by David Craft
Destinations are turning to sporting events as a way to revitalize themselves. With technology keeping us connected to these events, it’s no surprise international sports events have grown in appeal. Decades of research find that these events can impact economic growth, urban renewal and social and cultural improvements, but not all host cities’ or countries’ experiences are the same.
Investing in More Than A Game
Infrastructure investment for a major sporting event is about more than new stadiums and arenas. Events like the Olympics have traditionally been used to make other improvements, many of which have long-term appeal for tourism.
Before Athens was chosen as the site for the 2004 Olympics, the city had worked for nearly 40 years to prevent flooding and improve its Faleron Bay area. Because of improvements made for the Olympic Games, residents and visitors can now enjoy entertainment facilities, a water plaza, an esplanade and an open-air amphitheater that originally was the site of beach volleyball competition.
Australia’s Gold Coast hosts the Commonwealth Games in April. In a recent article for Skift, Allan Leibowitz quoted Martin Winter, CEO of Gold Coast Tourism. “This is like a coming-of-age of the city at speeds that would not have been sustained had it not secured the Commonwealth Games.” Leibowitz noted that the area has completed “$1.6 billion (Australia $2 billion) worth of light rail, road works, bus lanes and venue upgrades.”
Leading up to the 2007 America’s Cup, Valencia invested €122 million to expand the airport at Manises, which included adding a metro station at the airport and increasing the number of parking spaces. The event was also a catalyst for long-term growth with many local companies later moving into high-tech sailing and marine services.
With an $11 billion price tag, the stakes were high for the Brazil 2014 World Cup and needed to be viewed in the long-term. Just two years after the 3.7 million World Cup tourists went home, the same stadium was used for the 2016 Olympic Games.
Expanding the Season & Awareness
In an analysis of the Caceres International Open 2013 World Paddle Tour, the authors explain that sport events offer a way to complement a city or country’s seasonality.
Holding the Commonwealth Games during Australia’s autumn provides a big off-season bump for its tourism industry. “Traditionally, summer is the highest-yielding period and we are hearing reports that many accommodation providers are at 90 percent occupancy,” said Winter.
Another way events impact seasonality is “tourism crowding-out.” The number of tourists who change their visits to avoid a mega-event appears to depend on when the event is held. In a paper titled The impact of mega-events on tourist arrivals, the authors explain that when events take place during peak season predicted tourism tends to decline, but that events “held during the off-season attract significantly higher numbers than what is predicted.”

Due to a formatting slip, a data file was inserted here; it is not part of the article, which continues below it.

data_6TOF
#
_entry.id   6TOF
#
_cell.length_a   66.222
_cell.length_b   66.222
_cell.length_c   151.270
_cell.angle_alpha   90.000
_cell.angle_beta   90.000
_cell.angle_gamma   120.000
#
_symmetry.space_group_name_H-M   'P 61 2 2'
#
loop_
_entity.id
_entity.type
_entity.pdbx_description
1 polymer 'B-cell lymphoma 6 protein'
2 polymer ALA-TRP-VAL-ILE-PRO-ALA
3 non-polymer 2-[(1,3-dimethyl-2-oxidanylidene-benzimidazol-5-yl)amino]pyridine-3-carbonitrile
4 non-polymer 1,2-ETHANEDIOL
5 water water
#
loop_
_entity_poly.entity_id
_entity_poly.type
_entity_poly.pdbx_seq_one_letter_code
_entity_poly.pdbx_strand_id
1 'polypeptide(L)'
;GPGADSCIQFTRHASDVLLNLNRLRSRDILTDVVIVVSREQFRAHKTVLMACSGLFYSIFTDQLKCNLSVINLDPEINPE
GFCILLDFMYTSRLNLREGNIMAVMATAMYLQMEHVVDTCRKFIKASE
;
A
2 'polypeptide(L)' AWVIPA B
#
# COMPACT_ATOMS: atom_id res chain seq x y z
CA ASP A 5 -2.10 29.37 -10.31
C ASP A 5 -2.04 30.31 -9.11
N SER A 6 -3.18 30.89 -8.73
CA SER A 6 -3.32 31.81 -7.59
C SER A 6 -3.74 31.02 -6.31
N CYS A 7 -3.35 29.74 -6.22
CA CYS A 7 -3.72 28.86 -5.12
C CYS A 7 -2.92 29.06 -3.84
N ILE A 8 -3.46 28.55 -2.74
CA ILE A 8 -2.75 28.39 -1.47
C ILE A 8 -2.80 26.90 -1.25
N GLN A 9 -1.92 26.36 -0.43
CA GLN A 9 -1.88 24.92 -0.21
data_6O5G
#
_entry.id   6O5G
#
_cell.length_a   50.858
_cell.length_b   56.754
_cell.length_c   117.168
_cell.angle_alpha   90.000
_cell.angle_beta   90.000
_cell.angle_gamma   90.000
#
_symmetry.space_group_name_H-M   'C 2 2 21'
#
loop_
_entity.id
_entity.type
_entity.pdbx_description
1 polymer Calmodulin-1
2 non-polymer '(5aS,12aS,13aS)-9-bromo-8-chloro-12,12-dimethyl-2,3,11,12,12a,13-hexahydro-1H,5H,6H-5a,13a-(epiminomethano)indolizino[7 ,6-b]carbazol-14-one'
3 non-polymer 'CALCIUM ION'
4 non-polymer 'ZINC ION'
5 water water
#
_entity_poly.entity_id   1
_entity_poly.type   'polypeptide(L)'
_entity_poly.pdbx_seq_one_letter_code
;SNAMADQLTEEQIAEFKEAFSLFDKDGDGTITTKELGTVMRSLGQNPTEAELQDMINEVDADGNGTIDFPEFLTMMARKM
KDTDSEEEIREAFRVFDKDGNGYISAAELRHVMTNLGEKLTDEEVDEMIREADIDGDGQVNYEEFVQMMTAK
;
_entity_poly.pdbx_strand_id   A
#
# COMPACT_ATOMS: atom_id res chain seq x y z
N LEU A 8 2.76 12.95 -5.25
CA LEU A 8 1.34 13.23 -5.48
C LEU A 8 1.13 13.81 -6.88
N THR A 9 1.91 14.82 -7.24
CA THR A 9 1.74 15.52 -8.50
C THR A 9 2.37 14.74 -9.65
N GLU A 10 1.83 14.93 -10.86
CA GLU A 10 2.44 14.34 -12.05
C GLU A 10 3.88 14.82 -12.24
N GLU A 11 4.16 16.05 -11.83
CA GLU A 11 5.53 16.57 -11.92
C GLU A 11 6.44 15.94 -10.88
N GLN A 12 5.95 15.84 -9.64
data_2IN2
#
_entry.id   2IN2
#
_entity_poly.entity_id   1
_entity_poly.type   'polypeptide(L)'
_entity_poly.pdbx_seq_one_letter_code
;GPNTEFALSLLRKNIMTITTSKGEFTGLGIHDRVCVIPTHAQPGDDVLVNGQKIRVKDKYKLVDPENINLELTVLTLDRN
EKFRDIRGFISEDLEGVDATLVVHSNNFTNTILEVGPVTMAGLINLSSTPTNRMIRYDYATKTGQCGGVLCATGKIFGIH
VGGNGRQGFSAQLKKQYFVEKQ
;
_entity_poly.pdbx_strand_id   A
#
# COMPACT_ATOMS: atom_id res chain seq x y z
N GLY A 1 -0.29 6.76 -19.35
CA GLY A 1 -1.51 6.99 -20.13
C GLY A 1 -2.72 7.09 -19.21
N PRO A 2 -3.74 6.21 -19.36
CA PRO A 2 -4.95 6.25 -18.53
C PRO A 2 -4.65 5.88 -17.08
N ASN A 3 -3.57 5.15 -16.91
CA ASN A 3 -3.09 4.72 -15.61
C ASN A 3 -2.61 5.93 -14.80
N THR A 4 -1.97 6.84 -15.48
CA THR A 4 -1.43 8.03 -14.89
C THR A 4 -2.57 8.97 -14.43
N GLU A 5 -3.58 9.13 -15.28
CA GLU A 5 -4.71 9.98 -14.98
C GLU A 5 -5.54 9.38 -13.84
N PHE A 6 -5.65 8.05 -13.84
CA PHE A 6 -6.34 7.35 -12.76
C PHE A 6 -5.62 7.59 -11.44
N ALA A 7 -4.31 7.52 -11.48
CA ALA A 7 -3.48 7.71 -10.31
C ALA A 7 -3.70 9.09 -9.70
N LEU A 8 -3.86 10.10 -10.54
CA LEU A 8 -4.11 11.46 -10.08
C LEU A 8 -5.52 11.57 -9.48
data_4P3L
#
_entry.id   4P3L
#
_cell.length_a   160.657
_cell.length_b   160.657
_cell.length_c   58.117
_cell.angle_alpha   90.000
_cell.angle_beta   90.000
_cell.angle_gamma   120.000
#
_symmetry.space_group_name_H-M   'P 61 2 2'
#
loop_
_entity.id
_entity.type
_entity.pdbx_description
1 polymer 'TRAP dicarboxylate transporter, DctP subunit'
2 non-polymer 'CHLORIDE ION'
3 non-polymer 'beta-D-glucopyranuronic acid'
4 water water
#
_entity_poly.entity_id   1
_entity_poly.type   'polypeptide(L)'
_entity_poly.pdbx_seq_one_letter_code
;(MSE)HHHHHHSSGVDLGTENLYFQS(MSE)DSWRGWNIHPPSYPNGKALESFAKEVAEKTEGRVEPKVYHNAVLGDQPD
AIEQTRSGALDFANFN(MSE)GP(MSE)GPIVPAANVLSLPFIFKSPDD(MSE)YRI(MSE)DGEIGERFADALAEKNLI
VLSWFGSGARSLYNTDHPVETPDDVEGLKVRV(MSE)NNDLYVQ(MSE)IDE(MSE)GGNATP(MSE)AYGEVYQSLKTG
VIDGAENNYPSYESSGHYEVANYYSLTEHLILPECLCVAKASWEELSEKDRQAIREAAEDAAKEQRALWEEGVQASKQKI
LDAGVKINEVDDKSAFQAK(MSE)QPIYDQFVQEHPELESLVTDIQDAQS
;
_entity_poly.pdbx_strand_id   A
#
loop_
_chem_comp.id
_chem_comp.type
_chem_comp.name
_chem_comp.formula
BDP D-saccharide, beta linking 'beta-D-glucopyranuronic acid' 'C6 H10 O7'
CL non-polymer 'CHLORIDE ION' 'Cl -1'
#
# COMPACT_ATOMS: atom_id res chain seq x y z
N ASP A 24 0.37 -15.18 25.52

Raising awareness for a destination, long-term, is often cited as a benefit of hosting a sports mega-event. For example, the South Africa World Cup showcased the country’s ability to host a large sporting event, which likely contributed, five years later, to their winning bid for the 2022 Commonwealth Games.
The benefits of mega-events can extend to more than just the host country. In 2012, Jamaica hosted Jamaica House at the London Olympics. After several years of negative growth in visitor arrivals from the UK, Jamaica saw an increase beginning in 2013. That increase rose to 17.5% in 2014 and 27% in 2015. While Jamaica House wasn’t the only reason for the growth, it’s considered a major factor in the increase.
Doing a cost-benefit analysis of mega-events can be a challenge and the results are often challenged, especially since there are tangible and intangible, short-term and long-term benefits. Even so, when the planning and execution are spot-on, the numbers are impressive.
London’s Olympic return was £9.9bn (on the £8.9bn investment to host the games)—though some disputed the figure. The six-week 2011 IRB Rugby World Cup, hosted by New Zealand, “expanded the country’s Gross Domestic Product (GDP) by NZD $573 million.” In Valencia, the America’s Cup generated an added value of about €2.7 billion and increased employment by 73,800 jobs.
In the 2010 Deloitte report “A Lasting Legacy,” Greg Pellegrino and Heather Hancock acknowledge large sporting events have the “potential to create a lasting legacy,” but “if not handled correctly, a major event also has the potential to leave a disappointing legacy of abandoned stadiums, missed development opportunities, and lost investments.”